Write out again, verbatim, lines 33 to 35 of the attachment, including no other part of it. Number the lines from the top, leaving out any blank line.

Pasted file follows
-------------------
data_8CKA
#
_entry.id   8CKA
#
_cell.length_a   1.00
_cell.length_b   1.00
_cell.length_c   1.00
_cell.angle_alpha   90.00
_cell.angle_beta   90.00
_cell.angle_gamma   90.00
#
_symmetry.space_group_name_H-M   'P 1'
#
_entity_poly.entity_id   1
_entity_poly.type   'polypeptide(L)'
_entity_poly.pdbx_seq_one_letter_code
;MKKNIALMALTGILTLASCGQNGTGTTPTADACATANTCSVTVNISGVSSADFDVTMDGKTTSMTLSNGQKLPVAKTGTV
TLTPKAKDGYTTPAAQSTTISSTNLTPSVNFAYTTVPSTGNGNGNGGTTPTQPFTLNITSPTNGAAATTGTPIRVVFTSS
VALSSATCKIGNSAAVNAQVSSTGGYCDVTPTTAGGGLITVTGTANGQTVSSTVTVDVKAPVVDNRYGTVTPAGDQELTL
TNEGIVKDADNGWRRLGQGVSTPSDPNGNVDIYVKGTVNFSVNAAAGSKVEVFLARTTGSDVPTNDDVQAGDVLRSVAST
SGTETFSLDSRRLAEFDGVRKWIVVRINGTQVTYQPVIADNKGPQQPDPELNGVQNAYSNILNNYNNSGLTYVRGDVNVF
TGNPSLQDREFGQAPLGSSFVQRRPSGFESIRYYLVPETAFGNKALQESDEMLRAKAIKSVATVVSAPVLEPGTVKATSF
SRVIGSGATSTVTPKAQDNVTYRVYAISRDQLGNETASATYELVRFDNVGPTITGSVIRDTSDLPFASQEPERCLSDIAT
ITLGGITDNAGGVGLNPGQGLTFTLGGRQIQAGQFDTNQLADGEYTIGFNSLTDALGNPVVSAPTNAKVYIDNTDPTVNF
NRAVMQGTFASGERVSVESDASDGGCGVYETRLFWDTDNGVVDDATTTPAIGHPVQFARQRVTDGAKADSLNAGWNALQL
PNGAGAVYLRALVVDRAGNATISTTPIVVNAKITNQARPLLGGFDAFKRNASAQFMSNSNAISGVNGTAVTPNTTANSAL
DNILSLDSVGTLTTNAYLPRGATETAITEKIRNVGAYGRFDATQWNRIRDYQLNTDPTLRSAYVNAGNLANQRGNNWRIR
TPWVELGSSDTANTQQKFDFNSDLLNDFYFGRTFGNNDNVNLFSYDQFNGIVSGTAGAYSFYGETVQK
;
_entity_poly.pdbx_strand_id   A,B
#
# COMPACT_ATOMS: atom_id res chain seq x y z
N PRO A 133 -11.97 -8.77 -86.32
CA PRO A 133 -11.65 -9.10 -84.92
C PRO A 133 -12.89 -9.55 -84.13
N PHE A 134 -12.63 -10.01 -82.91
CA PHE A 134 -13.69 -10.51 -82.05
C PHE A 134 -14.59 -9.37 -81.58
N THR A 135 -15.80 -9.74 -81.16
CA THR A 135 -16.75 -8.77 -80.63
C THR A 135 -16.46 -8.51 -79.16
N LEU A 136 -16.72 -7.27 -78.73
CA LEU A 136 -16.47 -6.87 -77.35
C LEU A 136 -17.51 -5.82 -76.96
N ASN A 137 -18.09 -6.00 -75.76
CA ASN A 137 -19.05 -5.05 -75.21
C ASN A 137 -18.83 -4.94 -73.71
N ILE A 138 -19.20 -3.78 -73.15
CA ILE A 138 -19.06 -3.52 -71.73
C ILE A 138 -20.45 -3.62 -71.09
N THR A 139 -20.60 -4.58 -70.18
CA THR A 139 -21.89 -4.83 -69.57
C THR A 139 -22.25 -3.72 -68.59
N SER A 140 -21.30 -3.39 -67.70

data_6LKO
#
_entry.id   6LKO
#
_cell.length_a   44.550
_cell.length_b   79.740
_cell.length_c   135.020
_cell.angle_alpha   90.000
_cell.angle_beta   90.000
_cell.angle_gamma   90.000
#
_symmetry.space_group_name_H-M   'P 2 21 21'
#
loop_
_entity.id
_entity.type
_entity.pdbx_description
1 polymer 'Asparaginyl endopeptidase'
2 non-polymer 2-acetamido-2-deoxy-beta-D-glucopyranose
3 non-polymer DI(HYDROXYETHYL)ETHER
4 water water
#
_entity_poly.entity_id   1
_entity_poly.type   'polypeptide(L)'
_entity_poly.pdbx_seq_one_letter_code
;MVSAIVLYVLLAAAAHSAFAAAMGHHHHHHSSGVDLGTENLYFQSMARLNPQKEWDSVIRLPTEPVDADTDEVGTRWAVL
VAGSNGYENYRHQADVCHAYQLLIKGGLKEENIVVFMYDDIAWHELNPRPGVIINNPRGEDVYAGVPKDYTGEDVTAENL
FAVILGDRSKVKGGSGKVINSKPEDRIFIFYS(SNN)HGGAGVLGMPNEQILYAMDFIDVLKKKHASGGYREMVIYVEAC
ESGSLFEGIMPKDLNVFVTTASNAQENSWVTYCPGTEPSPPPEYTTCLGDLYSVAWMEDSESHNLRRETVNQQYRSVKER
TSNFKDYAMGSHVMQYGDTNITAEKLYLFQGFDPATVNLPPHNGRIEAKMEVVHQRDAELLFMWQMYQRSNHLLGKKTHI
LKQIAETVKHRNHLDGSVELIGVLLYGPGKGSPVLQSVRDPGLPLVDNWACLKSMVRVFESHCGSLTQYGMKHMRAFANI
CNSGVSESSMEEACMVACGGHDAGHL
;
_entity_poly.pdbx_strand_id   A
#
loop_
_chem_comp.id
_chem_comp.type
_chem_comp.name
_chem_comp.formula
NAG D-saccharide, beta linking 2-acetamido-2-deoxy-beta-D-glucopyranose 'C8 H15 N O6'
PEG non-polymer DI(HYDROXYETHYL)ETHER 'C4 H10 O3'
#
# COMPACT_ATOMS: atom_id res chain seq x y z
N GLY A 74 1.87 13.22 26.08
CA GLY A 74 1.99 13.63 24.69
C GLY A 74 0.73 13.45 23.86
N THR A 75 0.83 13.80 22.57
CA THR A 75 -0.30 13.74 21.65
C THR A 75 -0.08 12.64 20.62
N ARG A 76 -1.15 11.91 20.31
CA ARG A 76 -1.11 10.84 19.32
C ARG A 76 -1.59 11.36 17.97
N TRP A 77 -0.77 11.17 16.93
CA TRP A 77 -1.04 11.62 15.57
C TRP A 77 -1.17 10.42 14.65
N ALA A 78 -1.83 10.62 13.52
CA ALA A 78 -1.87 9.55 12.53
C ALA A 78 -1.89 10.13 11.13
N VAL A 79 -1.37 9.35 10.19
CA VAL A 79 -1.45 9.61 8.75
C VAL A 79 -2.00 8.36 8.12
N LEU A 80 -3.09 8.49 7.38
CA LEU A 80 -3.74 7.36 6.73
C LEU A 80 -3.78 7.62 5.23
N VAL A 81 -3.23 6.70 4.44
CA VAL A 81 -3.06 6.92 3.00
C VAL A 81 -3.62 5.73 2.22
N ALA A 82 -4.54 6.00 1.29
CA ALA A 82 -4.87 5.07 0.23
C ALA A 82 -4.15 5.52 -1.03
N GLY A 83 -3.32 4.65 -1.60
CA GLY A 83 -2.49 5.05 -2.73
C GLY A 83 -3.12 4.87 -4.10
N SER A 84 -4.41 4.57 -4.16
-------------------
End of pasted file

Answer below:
N PRO A 133 -11.97 -8.77 -86.32
CA PRO A 133 -11.65 -9.10 -84.92
C PRO A 133 -12.89 -9.55 -84.13